Child identity theft can be life-altering. “And it's not always easy to unwind either,” says James E. Lee, chief operating officer of the Identity Theft Resource Center.
Put simply, identity theft is when a person’s personal information (think: social security number, date of birth, or address) is used to open credit cards, apply for loans, or sign up for government benefits. And it’s not just a problem for adults: Identity theft affects more than 1.25 million kids in the United States annually—that’s one out of 50 children—according to a November 2021 report from Javelin Strategy & Research.
It’s all too common for child identity theft to go unnoticed for years, even decades, says Lee. Often, it’s only discovered during major life events, such as applying for financial aid for college or opening a first bank account, he says.
Here’s what parents and guardians need to know about safeguarding their child’s identity.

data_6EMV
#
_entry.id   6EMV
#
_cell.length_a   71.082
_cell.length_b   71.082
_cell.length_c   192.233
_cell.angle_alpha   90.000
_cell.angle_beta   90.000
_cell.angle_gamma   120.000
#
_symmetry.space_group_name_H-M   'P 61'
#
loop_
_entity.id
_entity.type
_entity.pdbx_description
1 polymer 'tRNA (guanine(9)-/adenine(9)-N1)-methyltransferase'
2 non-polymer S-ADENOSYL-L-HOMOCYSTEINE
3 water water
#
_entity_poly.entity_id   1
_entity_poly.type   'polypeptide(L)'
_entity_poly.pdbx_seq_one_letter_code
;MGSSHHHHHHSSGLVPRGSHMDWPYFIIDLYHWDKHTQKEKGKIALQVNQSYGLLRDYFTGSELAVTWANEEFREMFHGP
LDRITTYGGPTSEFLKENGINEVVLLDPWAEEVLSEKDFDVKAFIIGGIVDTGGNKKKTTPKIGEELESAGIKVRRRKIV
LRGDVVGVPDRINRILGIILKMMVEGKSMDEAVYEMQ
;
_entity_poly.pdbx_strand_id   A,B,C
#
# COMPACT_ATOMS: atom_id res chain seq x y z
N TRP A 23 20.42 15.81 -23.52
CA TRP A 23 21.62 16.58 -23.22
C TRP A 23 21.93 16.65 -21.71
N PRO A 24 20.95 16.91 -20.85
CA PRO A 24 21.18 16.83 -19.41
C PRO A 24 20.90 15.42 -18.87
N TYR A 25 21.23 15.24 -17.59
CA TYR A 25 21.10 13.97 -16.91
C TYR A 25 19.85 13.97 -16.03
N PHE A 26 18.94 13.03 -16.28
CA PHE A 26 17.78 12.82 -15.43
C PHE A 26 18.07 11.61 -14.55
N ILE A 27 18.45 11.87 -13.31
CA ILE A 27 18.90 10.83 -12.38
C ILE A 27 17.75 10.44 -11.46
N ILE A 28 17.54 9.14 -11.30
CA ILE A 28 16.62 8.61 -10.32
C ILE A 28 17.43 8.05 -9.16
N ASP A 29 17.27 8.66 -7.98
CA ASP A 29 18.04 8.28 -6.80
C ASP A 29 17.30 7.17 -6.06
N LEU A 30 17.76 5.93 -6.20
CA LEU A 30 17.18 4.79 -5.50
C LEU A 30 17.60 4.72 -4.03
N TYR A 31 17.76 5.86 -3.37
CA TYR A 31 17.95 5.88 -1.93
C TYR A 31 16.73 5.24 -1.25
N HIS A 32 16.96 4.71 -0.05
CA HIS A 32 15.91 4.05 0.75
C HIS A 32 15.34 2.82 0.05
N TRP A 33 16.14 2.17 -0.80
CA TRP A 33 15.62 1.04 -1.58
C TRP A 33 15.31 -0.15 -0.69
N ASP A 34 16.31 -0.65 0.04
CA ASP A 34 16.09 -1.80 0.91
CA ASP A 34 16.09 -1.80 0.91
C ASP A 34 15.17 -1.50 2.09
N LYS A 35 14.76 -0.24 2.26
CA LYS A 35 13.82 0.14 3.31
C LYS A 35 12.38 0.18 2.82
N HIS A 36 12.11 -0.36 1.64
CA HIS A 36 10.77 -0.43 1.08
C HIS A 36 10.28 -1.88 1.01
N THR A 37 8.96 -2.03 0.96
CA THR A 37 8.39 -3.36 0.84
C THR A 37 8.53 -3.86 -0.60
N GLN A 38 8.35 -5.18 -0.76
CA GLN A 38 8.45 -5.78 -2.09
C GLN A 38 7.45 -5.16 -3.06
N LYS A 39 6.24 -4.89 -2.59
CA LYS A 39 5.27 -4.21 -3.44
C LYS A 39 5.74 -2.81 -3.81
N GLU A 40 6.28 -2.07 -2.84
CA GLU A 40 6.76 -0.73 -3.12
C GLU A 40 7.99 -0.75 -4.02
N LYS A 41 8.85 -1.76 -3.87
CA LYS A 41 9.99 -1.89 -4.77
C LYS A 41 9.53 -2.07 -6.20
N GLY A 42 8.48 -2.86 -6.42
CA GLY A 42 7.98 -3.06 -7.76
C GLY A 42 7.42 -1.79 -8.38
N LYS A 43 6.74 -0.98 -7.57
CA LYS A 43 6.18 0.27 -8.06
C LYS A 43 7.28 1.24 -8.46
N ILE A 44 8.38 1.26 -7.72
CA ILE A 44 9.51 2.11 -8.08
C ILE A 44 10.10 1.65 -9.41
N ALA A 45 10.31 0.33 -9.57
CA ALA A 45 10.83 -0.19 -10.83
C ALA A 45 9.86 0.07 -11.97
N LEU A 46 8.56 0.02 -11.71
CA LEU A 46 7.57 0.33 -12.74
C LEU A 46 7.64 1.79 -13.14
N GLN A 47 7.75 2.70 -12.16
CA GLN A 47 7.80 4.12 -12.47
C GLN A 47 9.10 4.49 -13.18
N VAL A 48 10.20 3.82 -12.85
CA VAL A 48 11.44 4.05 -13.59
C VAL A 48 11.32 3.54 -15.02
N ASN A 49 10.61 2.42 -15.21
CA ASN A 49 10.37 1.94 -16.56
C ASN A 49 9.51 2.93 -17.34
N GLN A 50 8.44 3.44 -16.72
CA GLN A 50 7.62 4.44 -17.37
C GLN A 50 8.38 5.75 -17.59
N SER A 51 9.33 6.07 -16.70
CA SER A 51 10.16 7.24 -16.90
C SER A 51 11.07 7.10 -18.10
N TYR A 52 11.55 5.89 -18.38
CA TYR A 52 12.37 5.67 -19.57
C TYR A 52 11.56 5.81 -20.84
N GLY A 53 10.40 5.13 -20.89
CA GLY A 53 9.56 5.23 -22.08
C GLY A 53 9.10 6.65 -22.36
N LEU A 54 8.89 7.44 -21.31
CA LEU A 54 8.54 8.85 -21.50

How to Protect Your Child’s Identity
1. Freeze their credit.
The most comprehensive step parents and guardians can take is to freeze their child’s credit, Lee says. “That's the only preventative action that today is highly effective,” he says.
While this can be done at any time, it’s best to get the freeze in place before your child begins school or starts using apps and browsing online, which can expose their personal information if there is a data breach.
To freeze your child’s credit, send a hard-copy letter to each of the three credit bureaus: Equifax, Experian, and TransUnion. Look on each credit bureaus’ website for details on what to include in your letter, where to send it, and any required documentation, such as a copy of your child’s birth certificate and a copy of your driver's license. Both Equifax and Experian have forms you can download, print, and fill out.
Smart Tip: While you’re at it, freeze your own credit if you haven’t already. The process is less cumbersome than freezing a child’s, and experts say it’s a step everyone should take.